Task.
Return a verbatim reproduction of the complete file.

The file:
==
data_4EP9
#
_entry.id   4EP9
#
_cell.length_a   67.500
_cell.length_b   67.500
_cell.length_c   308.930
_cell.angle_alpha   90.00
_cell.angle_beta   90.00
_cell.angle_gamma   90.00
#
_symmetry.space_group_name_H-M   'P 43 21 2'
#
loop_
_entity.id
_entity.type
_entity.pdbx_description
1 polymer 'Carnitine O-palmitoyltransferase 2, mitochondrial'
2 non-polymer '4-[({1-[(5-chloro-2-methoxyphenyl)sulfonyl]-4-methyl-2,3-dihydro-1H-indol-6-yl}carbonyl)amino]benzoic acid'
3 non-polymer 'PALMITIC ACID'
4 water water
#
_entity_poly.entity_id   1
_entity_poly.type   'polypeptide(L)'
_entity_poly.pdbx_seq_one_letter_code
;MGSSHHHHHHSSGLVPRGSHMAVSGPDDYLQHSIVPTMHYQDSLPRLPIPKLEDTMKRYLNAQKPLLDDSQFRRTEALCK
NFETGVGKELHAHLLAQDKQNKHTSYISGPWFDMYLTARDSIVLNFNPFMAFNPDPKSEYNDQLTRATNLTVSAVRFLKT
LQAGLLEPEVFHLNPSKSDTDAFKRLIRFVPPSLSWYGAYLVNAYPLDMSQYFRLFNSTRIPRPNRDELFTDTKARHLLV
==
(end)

data_4EP9
#
_entry.id   4EP9
#
_cell.length_a   67.500
_cell.length_b   67.500
_cell.length_c   308.930
_cell.angle_alpha   90.00
_cell.angle_beta   90.00
_cell.angle_gamma   90.00
#
_symmetry.space_group_name_H-M   'P 43 21 2'
#
loop_
_entity.id
_entity.type
_entity.pdbx_description
1 polymer 'Carnitine O-palmitoyltransferase 2, mitochondrial'
2 non-polymer '4-[({1-[(5-chloro-2-methoxyphenyl)sulfonyl]-4-methyl-2,3-dihydro-1H-indol-6-yl}carbonyl)amino]benzoic acid'
3 non-polymer 'PALMITIC ACID'
4 water water
#
_entity_poly.entity_id   1
_entity_poly.type   'polypeptide(L)'
_entity_poly.pdbx_seq_one_letter_code
;MGSSHHHHHHSSGLVPRGSHMAVSGPDDYLQHSIVPTMHYQDSLPRLPIPKLEDTMKRYLNAQKPLLDDSQFRRTEALCK
NFETGVGKELHAHLLAQDKQNKHTSYISGPWFDMYLTARDSIVLNFNPFMAFNPDPKSEYNDQLTRATNLTVSAVRFLKT
LQAGLLEPEVFHLNPSKSDTDAFKRLIRFVPPSLSWYGAYLVNAYPLDMSQYFRLFNSTRIPRPNRDELFTDTKARHLLV